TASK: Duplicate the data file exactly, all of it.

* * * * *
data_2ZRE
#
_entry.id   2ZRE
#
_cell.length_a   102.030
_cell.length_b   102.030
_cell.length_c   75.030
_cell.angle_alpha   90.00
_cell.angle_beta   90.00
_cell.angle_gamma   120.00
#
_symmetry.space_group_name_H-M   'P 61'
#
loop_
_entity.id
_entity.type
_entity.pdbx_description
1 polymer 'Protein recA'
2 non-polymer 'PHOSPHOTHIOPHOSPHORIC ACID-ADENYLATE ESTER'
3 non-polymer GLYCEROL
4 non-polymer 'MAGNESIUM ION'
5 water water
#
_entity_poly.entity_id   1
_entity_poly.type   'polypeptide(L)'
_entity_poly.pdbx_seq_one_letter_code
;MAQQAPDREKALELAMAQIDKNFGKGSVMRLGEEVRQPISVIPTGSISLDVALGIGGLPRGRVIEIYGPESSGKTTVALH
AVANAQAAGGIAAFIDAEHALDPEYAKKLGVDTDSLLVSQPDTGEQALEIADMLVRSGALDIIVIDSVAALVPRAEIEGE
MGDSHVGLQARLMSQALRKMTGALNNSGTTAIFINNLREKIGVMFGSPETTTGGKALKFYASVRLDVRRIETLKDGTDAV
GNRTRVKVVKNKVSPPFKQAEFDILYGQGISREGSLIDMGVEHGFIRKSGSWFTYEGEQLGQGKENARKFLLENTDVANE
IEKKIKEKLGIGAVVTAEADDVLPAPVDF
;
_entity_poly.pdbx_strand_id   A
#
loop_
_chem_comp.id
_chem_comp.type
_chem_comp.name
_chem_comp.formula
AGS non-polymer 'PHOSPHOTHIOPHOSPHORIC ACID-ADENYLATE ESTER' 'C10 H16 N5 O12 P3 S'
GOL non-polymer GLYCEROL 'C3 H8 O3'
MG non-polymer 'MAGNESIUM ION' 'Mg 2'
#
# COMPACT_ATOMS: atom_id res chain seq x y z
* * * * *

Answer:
data_2ZRE
#
_entry.id   2ZRE
#
_cell.length_a   102.030
_cell.length_b   102.030
_cell.length_c   75.030
_cell.angle_alpha   90.00
_cell.angle_beta   90.00
_cell.angle_gamma   120.00
#
_symmetry.space_group_name_H-M   'P 61'
#
loop_
_entity.id
_entity.type
_entity.pdbx_description
1 polymer 'Protein recA'
2 non-polymer 'PHOSPHOTHIOPHOSPHORIC ACID-ADENYLATE ESTER'
3 non-polymer GLYCEROL
4 non-polymer 'MAGNESIUM ION'
5 water water
#
_entity_poly.entity_id   1
_entity_poly.type   'polypeptide(L)'
_entity_poly.pdbx_seq_one_letter_code
;MAQQAPDREKALELAMAQIDKNFGKGSVMRLGEEVRQPISVIPTGSISLDVALGIGGLPRGRVIEIYGPESSGKTTVALH
AVANAQAAGGIAAFIDAEHALDPEYAKKLGVDTDSLLVSQPDTGEQALEIADMLVRSGALDIIVIDSVAALVPRAEIEGE
MGDSHVGLQARLMSQALRKMTGALNNSGTTAIFINNLREKIGVMFGSPETTTGGKALKFYASVRLDVRRIETLKDGTDAV
GNRTRVKVVKNKVSPPFKQAEFDILYGQGISREGSLIDMGVEHGFIRKSGSWFTYEGEQLGQGKENARKFLLENTDVANE
IEKKIKEKLGIGAVVTAEADDVLPAPVDF
;
_entity_poly.pdbx_strand_id   A
#
loop_
_chem_comp.id
_chem_comp.type
_chem_comp.name
_chem_comp.formula
AGS non-polymer 'PHOSPHOTHIOPHOSPHORIC ACID-ADENYLATE ESTER' 'C10 H16 N5 O12 P3 S'
GOL non-polymer GLYCEROL 'C3 H8 O3'
MG non-polymer 'MAGNESIUM ION' 'Mg 2'
#
# COMPACT_ATOMS: atom_id res chain seq x y z